LM24 Hour 8: No. 8 Toyota leads into the dark

Image by JEP/LAT

LM24 Hour 8: No. 8 Toyota leads into the dark

Le Mans/WEC

LM24 Hour 8: No. 8 Toyota leads into the dark


After hours of racing broken up by safety cars, full-course yellows and slow zones, the 2019 Le Mans 24 Hours is beginning to settle down. The sun has gone down now, as we enter the night hours of what is turning into a pretty memorable race.

Up front in LMP1 Toyota’s pair of TS050 HYBRIDs have changed position again, the No. 8 ahead of the No. 7 once again, after an error by Jose Maria Lopez at Arnage. The Argentinian had an off into the gravel, on his own, which allowed Kazuki Nakajima through into the lead. Since then, the pair have been holding station, and after a second off for Lopez at Indianapolis a couple of laps later, have stayed clean as well, five seconds apart.

In the Privateer ranks, it’s still the two SMP BR1s sitting third and fourth, with the No. 3 Rebellion within a lap still.

LMP2 is still a G-Drive vs Alpine war. Right now it’s advantage G-Drive, the mechanics at the most recent round of stops gaining 10 seconds with speedy work over the Alpine crew. Jean-Eric Vergne is now 13 seconds up on Nicolas Lapierre in the No. 36.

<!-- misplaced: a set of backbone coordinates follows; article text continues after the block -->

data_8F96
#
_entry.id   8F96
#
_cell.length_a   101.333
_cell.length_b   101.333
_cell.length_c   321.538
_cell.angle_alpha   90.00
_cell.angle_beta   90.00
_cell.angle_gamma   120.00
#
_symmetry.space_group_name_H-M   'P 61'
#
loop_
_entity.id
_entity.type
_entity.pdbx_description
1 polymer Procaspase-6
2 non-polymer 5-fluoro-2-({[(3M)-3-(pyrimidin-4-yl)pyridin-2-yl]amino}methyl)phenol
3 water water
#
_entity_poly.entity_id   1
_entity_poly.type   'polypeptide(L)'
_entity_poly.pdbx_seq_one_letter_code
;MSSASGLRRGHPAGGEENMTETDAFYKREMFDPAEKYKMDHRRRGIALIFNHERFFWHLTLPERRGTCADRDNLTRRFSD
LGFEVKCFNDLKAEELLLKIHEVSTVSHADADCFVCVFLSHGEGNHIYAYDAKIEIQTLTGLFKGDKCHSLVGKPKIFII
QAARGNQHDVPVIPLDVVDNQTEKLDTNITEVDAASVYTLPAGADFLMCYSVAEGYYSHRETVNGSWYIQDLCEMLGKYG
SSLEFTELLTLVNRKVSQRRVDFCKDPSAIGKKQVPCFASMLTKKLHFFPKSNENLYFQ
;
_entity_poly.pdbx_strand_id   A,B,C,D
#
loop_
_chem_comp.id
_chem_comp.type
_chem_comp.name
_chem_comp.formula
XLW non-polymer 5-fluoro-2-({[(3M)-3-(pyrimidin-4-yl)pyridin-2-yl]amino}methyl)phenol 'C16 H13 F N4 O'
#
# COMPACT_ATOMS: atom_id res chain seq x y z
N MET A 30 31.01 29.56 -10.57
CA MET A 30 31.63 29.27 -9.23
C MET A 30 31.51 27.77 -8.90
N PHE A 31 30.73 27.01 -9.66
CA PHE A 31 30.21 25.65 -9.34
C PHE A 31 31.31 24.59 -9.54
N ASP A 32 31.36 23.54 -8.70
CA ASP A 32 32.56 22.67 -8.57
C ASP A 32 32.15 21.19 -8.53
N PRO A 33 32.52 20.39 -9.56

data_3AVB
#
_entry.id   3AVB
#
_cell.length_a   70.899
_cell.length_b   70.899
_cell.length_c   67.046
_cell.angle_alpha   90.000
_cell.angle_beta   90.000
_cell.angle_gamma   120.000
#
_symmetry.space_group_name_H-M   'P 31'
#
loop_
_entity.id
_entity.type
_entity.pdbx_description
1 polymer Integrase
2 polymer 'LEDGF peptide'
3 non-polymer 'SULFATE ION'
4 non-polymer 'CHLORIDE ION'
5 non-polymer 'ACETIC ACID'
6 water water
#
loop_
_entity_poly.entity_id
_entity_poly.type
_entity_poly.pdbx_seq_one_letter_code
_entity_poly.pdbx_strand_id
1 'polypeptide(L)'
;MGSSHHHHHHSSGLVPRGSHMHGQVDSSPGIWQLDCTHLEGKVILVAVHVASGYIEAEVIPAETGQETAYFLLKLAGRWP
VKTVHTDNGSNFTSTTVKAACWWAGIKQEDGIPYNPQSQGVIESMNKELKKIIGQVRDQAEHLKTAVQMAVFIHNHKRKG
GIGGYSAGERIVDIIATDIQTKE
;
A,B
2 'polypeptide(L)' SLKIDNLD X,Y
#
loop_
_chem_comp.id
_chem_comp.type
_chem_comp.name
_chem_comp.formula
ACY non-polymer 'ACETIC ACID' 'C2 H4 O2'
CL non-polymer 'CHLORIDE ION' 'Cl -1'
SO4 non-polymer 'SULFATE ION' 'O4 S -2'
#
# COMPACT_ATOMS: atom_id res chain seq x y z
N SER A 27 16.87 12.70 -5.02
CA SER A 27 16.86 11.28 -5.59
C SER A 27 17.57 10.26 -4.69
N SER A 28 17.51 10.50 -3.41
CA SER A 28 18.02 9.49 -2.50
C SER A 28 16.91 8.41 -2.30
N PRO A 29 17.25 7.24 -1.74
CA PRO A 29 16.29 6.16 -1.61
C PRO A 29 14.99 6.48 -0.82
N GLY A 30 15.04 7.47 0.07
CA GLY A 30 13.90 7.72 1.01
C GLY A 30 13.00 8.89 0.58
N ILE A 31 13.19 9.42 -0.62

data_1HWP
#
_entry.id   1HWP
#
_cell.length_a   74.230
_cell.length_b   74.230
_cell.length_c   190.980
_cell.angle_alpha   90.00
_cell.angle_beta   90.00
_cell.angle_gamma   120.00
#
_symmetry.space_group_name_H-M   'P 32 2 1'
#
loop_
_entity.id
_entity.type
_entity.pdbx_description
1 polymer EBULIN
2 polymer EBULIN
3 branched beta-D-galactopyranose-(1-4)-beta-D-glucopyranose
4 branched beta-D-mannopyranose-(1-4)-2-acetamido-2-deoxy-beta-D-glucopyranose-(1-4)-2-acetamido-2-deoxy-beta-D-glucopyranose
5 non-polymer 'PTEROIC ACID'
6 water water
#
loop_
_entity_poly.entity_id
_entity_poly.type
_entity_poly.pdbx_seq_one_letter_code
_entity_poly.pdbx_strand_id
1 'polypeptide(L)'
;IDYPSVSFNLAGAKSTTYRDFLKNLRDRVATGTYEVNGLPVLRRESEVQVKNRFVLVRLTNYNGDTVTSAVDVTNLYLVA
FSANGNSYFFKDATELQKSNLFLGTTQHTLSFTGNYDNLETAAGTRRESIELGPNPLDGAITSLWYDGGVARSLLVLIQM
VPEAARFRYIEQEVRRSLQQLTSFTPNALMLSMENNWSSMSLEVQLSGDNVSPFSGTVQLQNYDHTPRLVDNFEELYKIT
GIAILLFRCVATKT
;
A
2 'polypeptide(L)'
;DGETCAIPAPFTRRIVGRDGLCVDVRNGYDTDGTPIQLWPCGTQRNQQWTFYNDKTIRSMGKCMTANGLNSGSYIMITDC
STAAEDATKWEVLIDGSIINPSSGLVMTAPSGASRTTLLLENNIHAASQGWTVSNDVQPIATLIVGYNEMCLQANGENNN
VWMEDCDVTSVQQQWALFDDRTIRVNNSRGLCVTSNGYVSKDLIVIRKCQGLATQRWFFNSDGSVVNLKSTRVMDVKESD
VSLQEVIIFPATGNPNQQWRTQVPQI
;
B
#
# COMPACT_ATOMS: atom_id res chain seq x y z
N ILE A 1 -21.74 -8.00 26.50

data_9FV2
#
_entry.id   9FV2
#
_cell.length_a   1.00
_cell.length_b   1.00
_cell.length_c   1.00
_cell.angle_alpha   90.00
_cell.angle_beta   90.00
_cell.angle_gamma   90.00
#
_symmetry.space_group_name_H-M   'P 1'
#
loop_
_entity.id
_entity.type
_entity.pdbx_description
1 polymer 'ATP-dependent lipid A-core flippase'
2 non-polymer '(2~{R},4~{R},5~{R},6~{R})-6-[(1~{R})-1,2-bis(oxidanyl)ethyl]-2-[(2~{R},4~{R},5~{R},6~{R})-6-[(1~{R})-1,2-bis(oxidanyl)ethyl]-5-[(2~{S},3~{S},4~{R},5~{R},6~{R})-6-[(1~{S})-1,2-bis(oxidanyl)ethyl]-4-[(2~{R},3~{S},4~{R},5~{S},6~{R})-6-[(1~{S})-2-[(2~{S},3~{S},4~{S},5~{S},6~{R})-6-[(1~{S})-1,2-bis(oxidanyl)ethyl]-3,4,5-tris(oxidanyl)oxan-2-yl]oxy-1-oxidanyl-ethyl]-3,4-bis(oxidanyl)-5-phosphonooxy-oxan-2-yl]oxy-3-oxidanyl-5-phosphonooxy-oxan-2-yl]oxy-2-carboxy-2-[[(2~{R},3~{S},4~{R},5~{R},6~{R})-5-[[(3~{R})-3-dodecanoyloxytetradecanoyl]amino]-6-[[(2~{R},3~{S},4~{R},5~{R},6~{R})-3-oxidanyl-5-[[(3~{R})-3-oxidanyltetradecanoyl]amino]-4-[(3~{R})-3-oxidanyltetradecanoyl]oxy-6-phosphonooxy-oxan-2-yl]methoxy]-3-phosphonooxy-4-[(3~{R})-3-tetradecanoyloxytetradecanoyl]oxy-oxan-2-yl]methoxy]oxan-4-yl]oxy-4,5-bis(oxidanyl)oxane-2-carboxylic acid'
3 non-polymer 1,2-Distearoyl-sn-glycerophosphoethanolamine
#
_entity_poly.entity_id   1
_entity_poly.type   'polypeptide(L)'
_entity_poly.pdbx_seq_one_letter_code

Further back, Stephane Richelmi is circulating third in the No. 38 Jackie Chan DC Racing ORECA, gradually pulling away from the DragonSpeed ORECA of Roberto Gonzalez. The sister No. 37 JCDC 07 Gibson is still fifth, ahead of the two United Autosports Ligiers, which are lurking, but now a lap down on the leader.

“We are lacking pace to the guys in front. We can hope for P3, but the guys in front are just a bit quicker. We are doing our best, having fun, driving through the night. We’ll rely on mistakes from other drivers,” said Filipe Albuquerque after getting out of the No. 22 United JS P217.

GTE Pro has been the closest class in the field, and it still is up front. However, Porsche’s No. 92 911 RSR is pulling away, Kevin Estre lap after lap pulling away from Alessandro Pier Guidi’s No. 51 AF Cars Ferrari.

Third is the No. 63 Corvette, although Antonio Garcia had to fight for it, after Harry Tincknell managed to get through during the hour briefly in the No. 67 Ford. The Briton is now fourth, ahead of Ryan Briscoe who is steering the No. 69 Ford.

GTE Am is a similar story. Keating Motorsports’ Ford GT has a comfortable lead, although Ben Keating is now aboard and is being caught by Jeff Segal (JMW Motorsport Ferrari), who has taken a lot of time out of the Texan. In what may develop soon into an all-American battle for the Am lead.

Team Project 1 is still holding station in third, ahead of the TF Sport Aston in fourth.

At the back of the class, we have had another dropout, Pedro Lamy pulling over at the side of the road to retire the No. 98 Aston Martin after a constant round of mechanical issues. It’s been a horrid time for the 2017 WEC GTE Am champions. What do Paul Dalla Lana, Pedro Lamy and Mathias Lauda have to do to score a strong finish here?